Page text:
Summary (from Goodreads): Lia and Cassie are best friends, wintergirls frozen in fragile bodies, competitors in a deadly contest to see who can be the thinnest. But then Cassie suffers the ultimate loss-her life-and Lia is left behind, haunted by her friend's memory and racked with guilt for not being able to help save her. In her most powerfully moving novel since Speak, award-winning author Laurie Halse Anderson explores Lia's struggle, her painful path to recovery, and her desperate attempts to hold on to the most important thing of all-hope.
Review: Right now I'm wearing shorts and a t-shirt, it's entirely humid and boiling outside and all the windows in the house are open. I crave ice cream. But Wintergirls is impressive (and slightly creepy) in that you can read it in this climate and still feel cold. It totally leaps off the page. Wintergirls is not an ideal summer read. It is not for the lighthearted. But it is one of the most disturbing, powerful books I've read in the last few months.
I think Laurie Halse Anderson took a risk with writing Lia the way that she did. Her narration was cold and distant, like she was really keeping the reader at arms length. She's one of those characters I didn't really like on a personal level, but totally had sympathy for anyway because of the downward spiral she fell into. I wasn't sure if I was going to like her, because I read Speak, one of Laurie Halse Anderson's contemporary "issues" novels, last year and I couldn't warm to Melinda however much I wanted to. But Lia was interesting. She had a personality, and just as importantly she had hobbies, which I think can sometimes get easily forgotten about in books dealing with contemporary issues: There's so much focus on one certain thing or event that defines the story, that the protagonists' background can get totally lost under everything else. Naturally they're not the driving force of the story, but I still think that if you want to create an entirely likeable, fleshed-out sort of character, small things like hobbies can have a pleasantly surprising sort of effect.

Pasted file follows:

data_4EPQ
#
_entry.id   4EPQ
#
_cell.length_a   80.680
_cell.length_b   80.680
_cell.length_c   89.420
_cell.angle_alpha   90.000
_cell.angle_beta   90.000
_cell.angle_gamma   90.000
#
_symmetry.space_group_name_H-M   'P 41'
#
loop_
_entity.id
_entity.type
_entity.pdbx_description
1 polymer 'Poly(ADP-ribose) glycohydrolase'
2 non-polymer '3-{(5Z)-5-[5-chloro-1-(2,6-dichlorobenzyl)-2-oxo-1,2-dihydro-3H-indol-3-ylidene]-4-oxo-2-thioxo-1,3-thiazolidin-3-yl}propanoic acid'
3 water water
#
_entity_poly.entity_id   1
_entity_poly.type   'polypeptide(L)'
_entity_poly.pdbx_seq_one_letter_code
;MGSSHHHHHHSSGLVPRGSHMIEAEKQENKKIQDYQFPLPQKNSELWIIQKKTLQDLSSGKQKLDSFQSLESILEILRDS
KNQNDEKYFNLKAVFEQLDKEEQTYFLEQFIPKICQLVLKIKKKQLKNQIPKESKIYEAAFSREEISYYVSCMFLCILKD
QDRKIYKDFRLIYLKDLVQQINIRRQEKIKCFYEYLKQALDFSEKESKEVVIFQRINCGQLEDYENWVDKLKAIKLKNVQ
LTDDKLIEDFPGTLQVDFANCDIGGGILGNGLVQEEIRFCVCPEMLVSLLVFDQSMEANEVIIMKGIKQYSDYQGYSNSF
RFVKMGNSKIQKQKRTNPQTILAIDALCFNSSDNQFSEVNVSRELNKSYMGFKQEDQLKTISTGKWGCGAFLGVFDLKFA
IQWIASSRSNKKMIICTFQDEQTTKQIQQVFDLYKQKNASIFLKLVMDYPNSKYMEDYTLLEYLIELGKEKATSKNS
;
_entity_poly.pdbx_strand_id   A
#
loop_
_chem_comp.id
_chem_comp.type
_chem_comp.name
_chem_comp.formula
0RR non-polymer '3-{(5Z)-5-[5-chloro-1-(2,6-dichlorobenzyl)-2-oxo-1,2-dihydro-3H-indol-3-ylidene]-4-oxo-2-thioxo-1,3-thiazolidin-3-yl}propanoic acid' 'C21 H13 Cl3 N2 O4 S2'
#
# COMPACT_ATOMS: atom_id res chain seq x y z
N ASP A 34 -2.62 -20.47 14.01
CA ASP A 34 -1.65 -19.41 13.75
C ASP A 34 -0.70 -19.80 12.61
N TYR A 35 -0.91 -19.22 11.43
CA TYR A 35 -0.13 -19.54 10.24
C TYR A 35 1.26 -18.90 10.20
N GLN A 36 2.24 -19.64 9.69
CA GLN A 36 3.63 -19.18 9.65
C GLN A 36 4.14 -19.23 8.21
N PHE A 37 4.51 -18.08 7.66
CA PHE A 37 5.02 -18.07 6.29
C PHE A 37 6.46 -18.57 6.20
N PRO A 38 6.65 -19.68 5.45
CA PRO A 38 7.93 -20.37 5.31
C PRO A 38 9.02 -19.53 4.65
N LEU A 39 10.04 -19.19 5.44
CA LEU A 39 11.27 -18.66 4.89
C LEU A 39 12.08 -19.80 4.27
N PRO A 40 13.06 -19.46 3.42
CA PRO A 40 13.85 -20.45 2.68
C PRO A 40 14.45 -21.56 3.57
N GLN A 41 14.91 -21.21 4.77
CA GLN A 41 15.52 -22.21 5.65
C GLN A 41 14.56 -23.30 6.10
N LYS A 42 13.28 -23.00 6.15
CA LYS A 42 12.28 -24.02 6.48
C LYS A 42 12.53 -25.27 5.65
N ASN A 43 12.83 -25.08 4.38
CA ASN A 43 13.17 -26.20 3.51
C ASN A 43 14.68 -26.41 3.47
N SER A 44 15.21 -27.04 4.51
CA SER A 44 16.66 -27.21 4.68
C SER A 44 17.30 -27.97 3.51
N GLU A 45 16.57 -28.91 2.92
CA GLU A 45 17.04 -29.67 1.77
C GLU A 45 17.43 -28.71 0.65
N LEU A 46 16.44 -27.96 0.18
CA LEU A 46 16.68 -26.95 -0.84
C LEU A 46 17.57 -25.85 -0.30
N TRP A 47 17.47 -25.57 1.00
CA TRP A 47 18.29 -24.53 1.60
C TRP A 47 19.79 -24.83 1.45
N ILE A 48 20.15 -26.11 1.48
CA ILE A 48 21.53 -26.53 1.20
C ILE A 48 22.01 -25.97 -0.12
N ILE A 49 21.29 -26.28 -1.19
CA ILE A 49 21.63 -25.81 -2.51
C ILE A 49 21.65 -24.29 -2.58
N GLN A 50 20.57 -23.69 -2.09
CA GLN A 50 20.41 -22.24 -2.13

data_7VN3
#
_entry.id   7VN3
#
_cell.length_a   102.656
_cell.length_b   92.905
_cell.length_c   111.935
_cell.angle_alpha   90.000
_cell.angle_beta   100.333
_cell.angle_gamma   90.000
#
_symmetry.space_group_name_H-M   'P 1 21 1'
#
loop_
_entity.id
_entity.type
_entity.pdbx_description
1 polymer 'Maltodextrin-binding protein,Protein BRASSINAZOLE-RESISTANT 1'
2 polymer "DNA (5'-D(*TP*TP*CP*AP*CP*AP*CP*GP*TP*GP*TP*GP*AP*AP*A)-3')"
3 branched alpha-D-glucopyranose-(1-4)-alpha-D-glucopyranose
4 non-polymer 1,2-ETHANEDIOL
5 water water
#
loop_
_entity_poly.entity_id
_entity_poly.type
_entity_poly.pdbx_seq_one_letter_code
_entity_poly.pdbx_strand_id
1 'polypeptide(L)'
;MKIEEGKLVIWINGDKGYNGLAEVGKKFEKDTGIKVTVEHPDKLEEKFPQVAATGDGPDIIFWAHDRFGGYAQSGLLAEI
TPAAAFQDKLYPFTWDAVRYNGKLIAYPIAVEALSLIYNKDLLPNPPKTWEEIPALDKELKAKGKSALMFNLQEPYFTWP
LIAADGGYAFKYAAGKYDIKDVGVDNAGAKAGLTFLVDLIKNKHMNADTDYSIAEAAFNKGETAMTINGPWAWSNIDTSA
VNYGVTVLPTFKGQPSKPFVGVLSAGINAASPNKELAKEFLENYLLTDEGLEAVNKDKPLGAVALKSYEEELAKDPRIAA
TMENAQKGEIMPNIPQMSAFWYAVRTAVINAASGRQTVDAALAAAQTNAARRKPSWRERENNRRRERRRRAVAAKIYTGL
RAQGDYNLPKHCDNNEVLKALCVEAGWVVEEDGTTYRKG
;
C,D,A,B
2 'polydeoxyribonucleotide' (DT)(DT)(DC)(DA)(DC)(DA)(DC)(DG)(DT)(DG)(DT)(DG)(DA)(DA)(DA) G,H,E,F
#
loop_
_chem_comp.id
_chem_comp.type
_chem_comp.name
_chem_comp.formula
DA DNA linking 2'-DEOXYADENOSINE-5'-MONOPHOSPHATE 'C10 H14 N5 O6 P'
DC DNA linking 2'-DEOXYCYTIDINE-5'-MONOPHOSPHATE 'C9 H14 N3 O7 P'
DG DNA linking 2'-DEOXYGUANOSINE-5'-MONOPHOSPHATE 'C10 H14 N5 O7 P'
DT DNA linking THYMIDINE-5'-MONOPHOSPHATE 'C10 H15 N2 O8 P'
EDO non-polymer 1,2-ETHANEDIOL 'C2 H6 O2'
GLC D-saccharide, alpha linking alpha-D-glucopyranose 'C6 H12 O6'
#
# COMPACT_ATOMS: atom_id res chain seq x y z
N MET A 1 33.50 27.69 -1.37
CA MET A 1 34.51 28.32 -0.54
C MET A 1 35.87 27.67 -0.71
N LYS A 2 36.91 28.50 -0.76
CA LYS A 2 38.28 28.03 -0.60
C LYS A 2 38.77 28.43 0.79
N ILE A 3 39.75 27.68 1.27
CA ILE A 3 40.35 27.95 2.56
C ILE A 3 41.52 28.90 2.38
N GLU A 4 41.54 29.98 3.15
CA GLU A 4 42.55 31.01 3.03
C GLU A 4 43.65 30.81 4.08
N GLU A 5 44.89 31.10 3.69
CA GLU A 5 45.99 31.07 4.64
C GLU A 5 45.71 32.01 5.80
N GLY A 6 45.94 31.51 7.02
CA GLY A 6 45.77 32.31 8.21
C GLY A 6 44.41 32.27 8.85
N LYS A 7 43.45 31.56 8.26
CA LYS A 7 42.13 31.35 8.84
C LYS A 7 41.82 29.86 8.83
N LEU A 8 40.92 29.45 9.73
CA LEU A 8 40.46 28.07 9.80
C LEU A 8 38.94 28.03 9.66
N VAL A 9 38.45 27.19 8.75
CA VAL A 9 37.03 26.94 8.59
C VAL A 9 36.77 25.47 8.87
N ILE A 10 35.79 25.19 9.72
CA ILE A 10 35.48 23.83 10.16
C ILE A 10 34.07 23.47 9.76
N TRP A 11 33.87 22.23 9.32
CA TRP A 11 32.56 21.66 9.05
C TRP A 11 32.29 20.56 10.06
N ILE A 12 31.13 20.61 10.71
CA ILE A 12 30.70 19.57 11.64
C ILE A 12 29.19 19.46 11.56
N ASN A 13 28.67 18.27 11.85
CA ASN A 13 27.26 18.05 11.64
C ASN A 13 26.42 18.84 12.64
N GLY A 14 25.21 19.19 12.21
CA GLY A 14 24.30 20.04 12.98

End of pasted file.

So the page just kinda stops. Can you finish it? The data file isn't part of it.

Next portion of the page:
The writing style took a little getting used to, as well. There are lots of strikethroughs in the text, for example if she referred to her mum, then crossed out the world and referred to her as Dr. Marrigan to try and stop herself from getting too close to her. It took a few chapters to adjust to that, but when I did it was a fantastic way of seeing into Lia's mind. For a lot of the book she sounded cold and distant and slightly bitter. Is it possible to feel like you're stood 100 miles away from someone, and there's just this big frozen wasteland between you, and still feel like you totally understand why they do the things they do and the entirely intense inner functionings of their mind? Lia is like that. I would run up to her and envelope her in a gigantic, entirely crushing bear hug, but I get the impression she would probably shove me away and ask what on earth I was doing. Oh, and, uh, she's fictional, so that also might stand in my way slightly.
But I digress. The actual use of language, the choice of words and such, was fantastic for the most part. It was entirely lyrical and flowing, but there were a couple of points when Laurie Halse Andersen seemed to get almost too deep into all the similies and metaphors, which made me busy trying to work out what she was saying I kind of forgot what she was actually comparing life/school/herself to in the first place. But aside from those few places here and there, the general flow of the words went pretty much uninterrupted.
I guess my only real problem with the book was the ending. Considering the rest of it was so hard-hitting and powerful, it left me feeling a little underwhelmed. I mean, the actual turn of events were good, but I suppose that the way they were put across wasn't as satisfying. I can't really talk about it without giving it away, but it was quite hurried. Like, once you'd reached the ending, that was the end and that was all there was to it, as opposed to going into more detail about Lia's gradual road on the way to recovery.
Still, I can totally disregard that because the rest of it was so intense, darkly poetic and thought-provoking. It totally exceeded my expectations, as well, having only thought Speak was okay. But, anyway, this. Wintergirls is totally unmissable.
In three words: Intense, haunting, cold.
Recommended for: Anyone who wants to gain insight into anorexia and self-harm. Book-clubs. Teenagers. Adults.
A teenage girl from south-west England who spends her days reading, writing novellas and watching classic films.
Overenthusiastic student of German and Russian as well as the double bass, and a fan of interesting architecture, French literature, cinematography and talking about herself in the third person.